Wednesday, August 15, 2012

Apple Armageddon

My daughter is one of those efficient, multi-tasking working mothers with a scrunched up calendar I wrote about in my last post, so it was no surprise to discover that she was arranging a date in late September or early October for apple picking. For close to forty years we have gone to pick bushel baskets of apples in the Fall, originally in Canada with our old friends Andy and Sally and in more recent years with our own family. Problems with Homeland Security and passports have meant that of late our visits have been confined to apple orchards on this side of the border. Food has always been involved—picnic lunches in the orchard and once upon a time dinner at Mother's Pizza in Windsor. If I had done what I should have done with my photos, I could have done a photo progression, but these, taken two or three years ago, give you an idea.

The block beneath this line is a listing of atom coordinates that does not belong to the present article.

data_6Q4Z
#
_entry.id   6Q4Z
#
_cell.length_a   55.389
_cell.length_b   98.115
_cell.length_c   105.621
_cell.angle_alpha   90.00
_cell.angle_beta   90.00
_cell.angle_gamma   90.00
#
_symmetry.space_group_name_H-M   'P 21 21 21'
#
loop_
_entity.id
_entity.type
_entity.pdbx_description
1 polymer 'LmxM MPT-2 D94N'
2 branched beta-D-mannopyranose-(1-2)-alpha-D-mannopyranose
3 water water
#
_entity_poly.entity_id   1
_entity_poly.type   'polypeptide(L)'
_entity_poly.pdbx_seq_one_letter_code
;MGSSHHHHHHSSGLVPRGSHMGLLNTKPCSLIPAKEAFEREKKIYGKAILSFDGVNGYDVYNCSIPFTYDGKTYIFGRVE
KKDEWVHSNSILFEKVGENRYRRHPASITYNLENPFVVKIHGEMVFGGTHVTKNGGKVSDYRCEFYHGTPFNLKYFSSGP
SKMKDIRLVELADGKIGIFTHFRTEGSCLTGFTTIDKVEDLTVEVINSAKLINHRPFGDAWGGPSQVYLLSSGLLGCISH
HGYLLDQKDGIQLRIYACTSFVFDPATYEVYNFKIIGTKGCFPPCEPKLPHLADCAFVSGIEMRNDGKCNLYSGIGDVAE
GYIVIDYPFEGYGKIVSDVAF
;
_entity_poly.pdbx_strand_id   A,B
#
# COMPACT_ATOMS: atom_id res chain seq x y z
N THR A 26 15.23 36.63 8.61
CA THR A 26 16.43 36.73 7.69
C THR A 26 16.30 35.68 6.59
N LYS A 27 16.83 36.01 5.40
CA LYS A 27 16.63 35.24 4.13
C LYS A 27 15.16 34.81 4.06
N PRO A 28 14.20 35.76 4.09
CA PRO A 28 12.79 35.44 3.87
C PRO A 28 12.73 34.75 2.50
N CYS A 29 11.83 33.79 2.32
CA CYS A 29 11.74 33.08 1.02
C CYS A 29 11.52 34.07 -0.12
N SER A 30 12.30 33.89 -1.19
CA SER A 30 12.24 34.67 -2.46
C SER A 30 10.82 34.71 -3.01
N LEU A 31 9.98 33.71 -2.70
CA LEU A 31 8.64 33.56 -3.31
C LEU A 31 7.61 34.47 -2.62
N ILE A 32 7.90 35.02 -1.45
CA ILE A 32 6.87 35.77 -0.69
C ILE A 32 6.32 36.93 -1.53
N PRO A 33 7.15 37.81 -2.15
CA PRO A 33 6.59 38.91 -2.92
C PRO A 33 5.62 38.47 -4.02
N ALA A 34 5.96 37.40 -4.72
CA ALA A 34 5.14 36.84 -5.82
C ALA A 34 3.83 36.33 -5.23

Sitting on the tractor that circles the orchard, stopping at the various kinds of apples.

Plastic bags these days, not bushel baskets.

Additional fun—jumping over bales of hay.

September 25th, that day seemed to meet our needs, be convenient for every one and work perfectly to allow us to celebrate two eleventh birthdays for grandsons, but when my daughter checked the orchard's website, look what she found:

This is unlike any other season we have had in our U-Pick history. Due to early warm weather this spring and subsequent freezing temperatures, there are no apples growing on our trees for you to pick. This is a multi-state problem, so apples are quite scarce this season.
Despite this, we should be able to obtain enough apples so that we can have apple cider available for your enjoyment.
The Cider Mill will still be open with what we are predicting to be a “Bumper Crop” of our delicious donuts, along with our other usual items.

That's a long way to go for cider and donuts. Look at all the apple laden trees in the photos from earlier years. I know it is a minor inconvenience when you look at all the other results of Global Warming—if indeed that's what this is—but the inconvenience is for us, not for the farmers who make their living growing fruit. Let's hope I can send you better photos next year.

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